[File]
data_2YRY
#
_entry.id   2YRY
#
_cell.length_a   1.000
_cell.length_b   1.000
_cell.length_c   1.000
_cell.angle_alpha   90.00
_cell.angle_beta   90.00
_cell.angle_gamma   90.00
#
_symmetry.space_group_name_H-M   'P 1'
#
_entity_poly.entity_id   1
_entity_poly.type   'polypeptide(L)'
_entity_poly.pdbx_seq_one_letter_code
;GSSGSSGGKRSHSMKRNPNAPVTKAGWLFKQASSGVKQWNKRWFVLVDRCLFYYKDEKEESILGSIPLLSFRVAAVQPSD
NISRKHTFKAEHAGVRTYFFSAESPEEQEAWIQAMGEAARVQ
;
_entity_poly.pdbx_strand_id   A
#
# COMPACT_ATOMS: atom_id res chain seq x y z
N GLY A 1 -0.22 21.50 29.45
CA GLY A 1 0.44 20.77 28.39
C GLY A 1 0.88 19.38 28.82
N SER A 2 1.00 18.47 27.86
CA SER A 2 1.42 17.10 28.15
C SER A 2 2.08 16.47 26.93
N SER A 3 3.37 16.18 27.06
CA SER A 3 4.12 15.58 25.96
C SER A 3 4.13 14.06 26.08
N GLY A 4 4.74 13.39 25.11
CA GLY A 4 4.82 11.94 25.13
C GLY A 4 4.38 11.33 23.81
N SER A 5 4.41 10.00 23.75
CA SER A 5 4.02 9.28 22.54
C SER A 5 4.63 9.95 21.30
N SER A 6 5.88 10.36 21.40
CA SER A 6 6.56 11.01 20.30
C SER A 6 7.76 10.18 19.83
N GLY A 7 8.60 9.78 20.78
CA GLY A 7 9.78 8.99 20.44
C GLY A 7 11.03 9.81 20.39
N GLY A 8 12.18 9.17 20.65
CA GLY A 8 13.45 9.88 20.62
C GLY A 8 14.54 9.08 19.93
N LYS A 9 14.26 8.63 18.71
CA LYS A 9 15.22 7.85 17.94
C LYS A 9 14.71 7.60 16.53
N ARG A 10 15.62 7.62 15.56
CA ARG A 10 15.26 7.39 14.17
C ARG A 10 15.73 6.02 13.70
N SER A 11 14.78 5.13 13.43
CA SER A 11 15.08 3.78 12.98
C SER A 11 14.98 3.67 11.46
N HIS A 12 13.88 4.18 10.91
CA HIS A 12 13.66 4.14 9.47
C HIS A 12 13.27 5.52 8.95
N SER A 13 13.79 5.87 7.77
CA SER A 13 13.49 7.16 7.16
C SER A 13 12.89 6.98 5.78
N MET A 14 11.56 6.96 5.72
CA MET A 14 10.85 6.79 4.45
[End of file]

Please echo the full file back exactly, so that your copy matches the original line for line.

data_2YRY
#
_entry.id   2YRY
#
_cell.length_a   1.000
_cell.length_b   1.000
_cell.length_c   1.000
_cell.angle_alpha   90.00
_cell.angle_beta   90.00
_cell.angle_gamma   90.00
#
_symmetry.space_group_name_H-M   'P 1'
#
_entity_poly.entity_id   1
_entity_poly.type   'polypeptide(L)'
_entity_poly.pdbx_seq_one_letter_code
;GSSGSSGGKRSHSMKRNPNAPVTKAGWLFKQASSGVKQWNKRWFVLVDRCLFYYKDEKEESILGSIPLLSFRVAAVQPSD
NISRKHTFKAEHAGVRTYFFSAESPEEQEAWIQAMGEAARVQ
;
_entity_poly.pdbx_strand_id   A
#
# COMPACT_ATOMS: atom_id res chain seq x y z
N GLY A 1 -0.22 21.50 29.45
CA GLY A 1 0.44 20.77 28.39
C GLY A 1 0.88 19.38 28.82
N SER A 2 1.00 18.47 27.86
CA SER A 2 1.42 17.10 28.15
C SER A 2 2.08 16.47 26.93
N SER A 3 3.37 16.18 27.06
CA SER A 3 4.12 15.58 25.96
C SER A 3 4.13 14.06 26.08
N GLY A 4 4.74 13.39 25.11
CA GLY A 4 4.82 11.94 25.13
C GLY A 4 4.38 11.33 23.81
N SER A 5 4.41 10.00 23.75
CA SER A 5 4.02 9.28 22.54
C SER A 5 4.63 9.95 21.30
N SER A 6 5.88 10.36 21.40
CA SER A 6 6.56 11.01 20.30
C SER A 6 7.76 10.18 19.83
N GLY A 7 8.60 9.78 20.78
CA GLY A 7 9.78 8.99 20.44
C GLY A 7 11.03 9.81 20.39
N GLY A 8 12.18 9.17 20.65
CA GLY A 8 13.45 9.88 20.62
C GLY A 8 14.54 9.08 19.93
N LYS A 9 14.26 8.63 18.71
CA LYS A 9 15.22 7.85 17.94
C LYS A 9 14.71 7.60 16.53
N ARG A 10 15.62 7.62 15.56
CA ARG A 10 15.26 7.39 14.17
C ARG A 10 15.73 6.02 13.70
N SER A 11 14.78 5.13 13.43
CA SER A 11 15.08 3.78 12.98
C SER A 11 14.98 3.67 11.46
N HIS A 12 13.88 4.18 10.91
CA HIS A 12 13.66 4.14 9.47
C HIS A 12 13.27 5.52 8.95
N SER A 13 13.79 5.87 7.77
CA SER A 13 13.49 7.16 7.16
C SER A 13 12.89 6.98 5.78
N MET A 14 11.56 6.96 5.72
CA MET A 14 10.85 6.79 4.45